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Maritime experts set agenda for next administration

By Adaku Onyenucheya
12 April 2023   |   3:14 am
As the country prepares for a change in guard on May 29, stakeholders in the maritime industry have intensified calls for the development of the sector, which is struggling with challenges left unattended to by previous administrations.

Apapa Port, Lagos.

As the country prepares for a change in guard on May 29, stakeholders in the maritime industry have intensified calls for the development of the sector, which is struggling with challenges left unattended to by previous administrations.

Under-development of its shipping industry, poor port infrastructure, insecurity, unease of doing business, absence of synergy between government agencies, untapped resources, poor investment, among other challenges, have deprived the country of the potential of the sector to drive economic growth.

Recall that the Nigerian Export-Import (NEXIM) Bank, earlier in the year, said the country loses over $5 billion yearly as freight payment for shipping services without any concrete plans to domesticate such funds.

Also, President Muhammadu Buhari had said that Nigeria loses an estimated $26.3 billion yearly to maritime crimes.

Stakeholders in the sector also pointed out areas that should be addressed, as a matter of priority, once the new administration comes.

A lecturer with the Federal College of Fisheries and Marine Technology in Lagos, Captain Fola Ojutalayo, said maritime security needs to be urgently addressed.

He said based on the sector’s potential, it has come under siege by criminal elements who orchestrate acts of piracy, sea robbery, arms proliferation, crude oil theft, terrorism, migration, illegal and unregulated fishing and oil theft within the country’s territorial waters that must be looked into.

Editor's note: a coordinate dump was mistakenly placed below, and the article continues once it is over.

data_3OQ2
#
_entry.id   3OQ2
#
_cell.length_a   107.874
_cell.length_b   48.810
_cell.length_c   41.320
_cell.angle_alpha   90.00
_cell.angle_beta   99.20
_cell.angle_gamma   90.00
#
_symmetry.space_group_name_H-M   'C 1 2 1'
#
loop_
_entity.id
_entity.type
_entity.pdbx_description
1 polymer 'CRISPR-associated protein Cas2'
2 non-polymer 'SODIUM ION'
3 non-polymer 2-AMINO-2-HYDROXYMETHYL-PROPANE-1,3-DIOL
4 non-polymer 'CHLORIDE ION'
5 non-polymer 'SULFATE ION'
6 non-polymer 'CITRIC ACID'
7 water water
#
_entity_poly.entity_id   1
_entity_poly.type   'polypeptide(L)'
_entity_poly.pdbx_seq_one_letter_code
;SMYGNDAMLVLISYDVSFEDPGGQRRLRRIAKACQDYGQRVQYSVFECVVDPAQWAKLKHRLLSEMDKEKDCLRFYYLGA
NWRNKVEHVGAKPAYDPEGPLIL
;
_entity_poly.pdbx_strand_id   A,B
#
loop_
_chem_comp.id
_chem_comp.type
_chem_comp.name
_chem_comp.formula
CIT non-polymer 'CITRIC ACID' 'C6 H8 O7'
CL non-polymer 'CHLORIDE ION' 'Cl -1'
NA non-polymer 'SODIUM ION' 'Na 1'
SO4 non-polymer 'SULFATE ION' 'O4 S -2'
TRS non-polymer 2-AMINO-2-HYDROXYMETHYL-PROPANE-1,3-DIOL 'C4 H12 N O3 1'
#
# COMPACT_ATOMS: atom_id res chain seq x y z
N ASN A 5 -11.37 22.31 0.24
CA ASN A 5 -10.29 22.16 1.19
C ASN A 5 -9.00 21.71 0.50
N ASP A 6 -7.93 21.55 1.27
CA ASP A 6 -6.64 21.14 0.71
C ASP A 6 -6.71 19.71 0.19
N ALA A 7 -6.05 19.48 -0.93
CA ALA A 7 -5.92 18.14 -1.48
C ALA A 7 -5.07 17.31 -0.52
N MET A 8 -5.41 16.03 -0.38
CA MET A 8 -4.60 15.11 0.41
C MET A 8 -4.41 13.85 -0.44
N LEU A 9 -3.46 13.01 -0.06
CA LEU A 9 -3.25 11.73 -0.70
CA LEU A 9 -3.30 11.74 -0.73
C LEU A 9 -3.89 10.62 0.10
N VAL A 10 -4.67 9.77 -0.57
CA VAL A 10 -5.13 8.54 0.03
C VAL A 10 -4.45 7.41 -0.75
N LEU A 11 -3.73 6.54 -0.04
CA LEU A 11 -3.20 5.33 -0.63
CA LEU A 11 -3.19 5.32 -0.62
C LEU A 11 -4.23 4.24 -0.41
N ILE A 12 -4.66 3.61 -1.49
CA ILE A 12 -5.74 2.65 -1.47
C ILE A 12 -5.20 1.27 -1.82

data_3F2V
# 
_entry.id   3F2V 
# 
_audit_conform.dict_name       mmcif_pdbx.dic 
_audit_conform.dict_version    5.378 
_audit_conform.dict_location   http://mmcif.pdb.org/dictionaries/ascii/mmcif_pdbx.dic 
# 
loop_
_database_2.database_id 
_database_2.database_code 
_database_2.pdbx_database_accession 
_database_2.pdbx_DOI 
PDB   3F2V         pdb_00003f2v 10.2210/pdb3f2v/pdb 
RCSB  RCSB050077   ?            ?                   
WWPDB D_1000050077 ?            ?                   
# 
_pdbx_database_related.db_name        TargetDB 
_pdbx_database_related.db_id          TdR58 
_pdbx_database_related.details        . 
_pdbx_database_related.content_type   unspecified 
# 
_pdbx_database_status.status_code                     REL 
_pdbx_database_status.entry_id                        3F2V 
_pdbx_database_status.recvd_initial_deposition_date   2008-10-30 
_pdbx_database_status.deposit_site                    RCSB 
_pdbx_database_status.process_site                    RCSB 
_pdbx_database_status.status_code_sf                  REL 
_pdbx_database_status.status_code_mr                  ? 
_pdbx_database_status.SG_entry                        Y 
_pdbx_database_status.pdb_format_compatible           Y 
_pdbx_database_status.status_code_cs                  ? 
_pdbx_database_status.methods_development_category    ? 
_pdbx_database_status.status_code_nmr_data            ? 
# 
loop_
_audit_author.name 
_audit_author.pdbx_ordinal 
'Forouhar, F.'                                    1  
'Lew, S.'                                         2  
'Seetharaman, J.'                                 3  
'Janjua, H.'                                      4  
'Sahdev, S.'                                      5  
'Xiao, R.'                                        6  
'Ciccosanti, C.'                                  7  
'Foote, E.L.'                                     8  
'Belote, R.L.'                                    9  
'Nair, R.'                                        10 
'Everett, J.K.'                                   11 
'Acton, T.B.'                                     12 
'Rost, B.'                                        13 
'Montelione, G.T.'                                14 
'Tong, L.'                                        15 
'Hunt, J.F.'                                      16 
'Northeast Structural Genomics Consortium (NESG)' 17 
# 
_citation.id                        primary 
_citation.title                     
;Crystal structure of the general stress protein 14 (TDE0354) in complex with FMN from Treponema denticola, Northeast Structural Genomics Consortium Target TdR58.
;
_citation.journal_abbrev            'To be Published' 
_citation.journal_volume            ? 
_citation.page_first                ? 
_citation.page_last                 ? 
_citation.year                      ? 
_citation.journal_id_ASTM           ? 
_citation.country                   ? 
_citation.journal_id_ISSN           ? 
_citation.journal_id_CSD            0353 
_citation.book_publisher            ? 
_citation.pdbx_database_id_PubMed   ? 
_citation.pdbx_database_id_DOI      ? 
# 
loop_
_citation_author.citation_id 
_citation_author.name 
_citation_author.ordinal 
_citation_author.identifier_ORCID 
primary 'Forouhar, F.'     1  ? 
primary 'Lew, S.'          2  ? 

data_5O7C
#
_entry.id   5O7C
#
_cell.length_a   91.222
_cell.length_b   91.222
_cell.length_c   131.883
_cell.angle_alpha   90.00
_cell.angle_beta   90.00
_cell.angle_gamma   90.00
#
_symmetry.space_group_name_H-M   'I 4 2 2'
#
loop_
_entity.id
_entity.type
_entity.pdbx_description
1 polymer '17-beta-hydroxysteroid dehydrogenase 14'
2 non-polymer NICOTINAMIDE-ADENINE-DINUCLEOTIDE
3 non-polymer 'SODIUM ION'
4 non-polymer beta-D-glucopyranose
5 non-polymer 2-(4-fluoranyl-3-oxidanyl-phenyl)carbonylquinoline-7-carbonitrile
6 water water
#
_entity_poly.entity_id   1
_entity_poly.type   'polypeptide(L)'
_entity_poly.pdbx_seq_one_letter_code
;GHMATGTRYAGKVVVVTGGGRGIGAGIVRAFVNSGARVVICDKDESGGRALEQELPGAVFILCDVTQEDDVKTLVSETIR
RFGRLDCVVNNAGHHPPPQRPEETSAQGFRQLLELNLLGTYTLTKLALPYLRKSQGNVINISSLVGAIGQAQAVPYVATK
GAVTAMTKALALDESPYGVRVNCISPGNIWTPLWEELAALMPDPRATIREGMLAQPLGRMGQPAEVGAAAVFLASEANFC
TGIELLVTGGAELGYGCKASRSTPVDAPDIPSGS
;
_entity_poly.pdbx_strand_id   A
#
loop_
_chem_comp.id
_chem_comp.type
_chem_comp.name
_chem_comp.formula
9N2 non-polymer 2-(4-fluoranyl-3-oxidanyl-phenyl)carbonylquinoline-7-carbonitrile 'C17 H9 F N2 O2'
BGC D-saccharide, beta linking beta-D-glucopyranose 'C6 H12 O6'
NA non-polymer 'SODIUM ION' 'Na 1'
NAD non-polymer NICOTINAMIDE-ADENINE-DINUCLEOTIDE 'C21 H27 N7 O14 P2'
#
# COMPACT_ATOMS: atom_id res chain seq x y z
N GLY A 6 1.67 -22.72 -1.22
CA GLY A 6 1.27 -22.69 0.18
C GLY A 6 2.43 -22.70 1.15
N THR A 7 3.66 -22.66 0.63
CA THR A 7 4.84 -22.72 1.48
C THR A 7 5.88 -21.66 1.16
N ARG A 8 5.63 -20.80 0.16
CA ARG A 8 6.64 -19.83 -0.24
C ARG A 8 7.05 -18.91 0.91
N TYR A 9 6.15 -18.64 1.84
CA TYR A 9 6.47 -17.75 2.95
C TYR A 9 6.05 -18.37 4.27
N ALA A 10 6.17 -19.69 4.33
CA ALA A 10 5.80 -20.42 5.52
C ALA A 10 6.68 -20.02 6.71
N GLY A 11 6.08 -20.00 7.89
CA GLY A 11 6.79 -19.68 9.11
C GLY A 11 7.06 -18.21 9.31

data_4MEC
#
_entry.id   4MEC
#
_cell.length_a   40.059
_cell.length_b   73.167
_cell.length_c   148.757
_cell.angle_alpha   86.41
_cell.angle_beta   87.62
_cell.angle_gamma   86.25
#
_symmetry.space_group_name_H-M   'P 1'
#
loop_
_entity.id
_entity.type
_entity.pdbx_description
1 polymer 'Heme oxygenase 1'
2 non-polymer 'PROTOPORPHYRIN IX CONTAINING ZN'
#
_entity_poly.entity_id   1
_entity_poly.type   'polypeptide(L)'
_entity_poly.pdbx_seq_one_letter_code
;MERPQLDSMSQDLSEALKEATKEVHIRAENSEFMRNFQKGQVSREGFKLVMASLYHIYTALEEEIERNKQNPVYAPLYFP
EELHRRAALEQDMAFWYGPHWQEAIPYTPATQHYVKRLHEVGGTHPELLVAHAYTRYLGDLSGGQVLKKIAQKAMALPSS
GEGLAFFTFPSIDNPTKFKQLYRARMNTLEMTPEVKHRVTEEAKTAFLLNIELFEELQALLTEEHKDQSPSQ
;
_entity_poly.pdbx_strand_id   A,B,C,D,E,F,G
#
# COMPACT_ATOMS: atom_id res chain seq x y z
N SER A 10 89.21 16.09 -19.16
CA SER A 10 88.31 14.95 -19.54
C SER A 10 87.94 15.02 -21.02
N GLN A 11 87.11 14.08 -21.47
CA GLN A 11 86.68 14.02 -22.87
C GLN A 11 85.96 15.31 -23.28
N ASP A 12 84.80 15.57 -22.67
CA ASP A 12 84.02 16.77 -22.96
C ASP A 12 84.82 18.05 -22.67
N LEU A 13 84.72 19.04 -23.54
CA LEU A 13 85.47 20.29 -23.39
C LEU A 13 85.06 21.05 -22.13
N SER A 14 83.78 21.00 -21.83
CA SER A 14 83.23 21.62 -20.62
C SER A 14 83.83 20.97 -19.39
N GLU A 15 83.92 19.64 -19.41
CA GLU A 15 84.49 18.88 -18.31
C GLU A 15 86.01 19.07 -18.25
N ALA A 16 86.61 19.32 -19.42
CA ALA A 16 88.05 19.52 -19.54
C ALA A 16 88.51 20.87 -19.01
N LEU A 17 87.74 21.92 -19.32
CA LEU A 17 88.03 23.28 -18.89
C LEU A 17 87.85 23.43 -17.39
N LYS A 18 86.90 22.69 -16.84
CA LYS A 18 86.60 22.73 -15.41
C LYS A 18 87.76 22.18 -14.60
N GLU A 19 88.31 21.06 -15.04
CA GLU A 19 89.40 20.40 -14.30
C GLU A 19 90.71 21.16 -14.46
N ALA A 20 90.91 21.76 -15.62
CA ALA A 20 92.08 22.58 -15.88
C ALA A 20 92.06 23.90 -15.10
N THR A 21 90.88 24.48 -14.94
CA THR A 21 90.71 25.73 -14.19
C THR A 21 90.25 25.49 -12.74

Ojutalayo said other areas that must be addressed include, total port reform, new economic agenda for the sector as well as an overhaul, especially with the Nigeria Customs Service (NCS).

Others are workable direct foreign investment policy, cabotage regime, green field development, free trade zone restrictions and tariff.

Ojutalayo said attention should also be given to coastal states, adding that the country needs to utilise its resources such as, the 900 nautical miles of coastline, 572 inland waterways and 10,000km of navigable waterways among others, to generate more revenue to revitalise the economy.

“Statistics show a total freight cost estimate of between $5 billion and $6 billion yearly, while the maritime component of Nigeria’s oil and gas industry is worth an estimated $8 billion alongside seaborne transportation, oceanic extractive resource exploitation and export processing zones.

“There is no other time than now for the incoming administration to protect the country’s over $14 billion maritime trade. I must say that a safe, secure and efficient shipping industry would assist in revitalising and diversifying the economy away from crude oil exploration to a vibrant maritime trade,” he said.

The Acting President of the Association of Nigerian Licensed Customs Agents (ANLCA), Dr. Kayode Farinto, called for the creation of the Federal Ministry of Maritime Affairs to harness the full potential of the industry.

He explained that the creation of the ministry will enable the country to fully explore its blue economy project and increase revenue earnings for the Federal Government, create employment for youths and add value to the nation’s economy.

Farinto also called for the reduction of 15 per cent levy on used vehicles and an increase in the age limit of imported used vehicles to 15 years from the date of manufacturing.

He urged the President-elect, Bola Tinubu, to appoint Special Advisers on Maritime and Customs Affairs, as this will help his government have professional and technical advice that will grow the industry and generate more revenue for the country.

The Secretary of ANLCA West Zone, Nnamdi Ibekwe, said high duty on imported goods is crippling, trade as the effect is being felt in the decline of import and manufacturing.

According to him, imports are no longer coming into the country due to the unstable and varying customs duty at the different commands.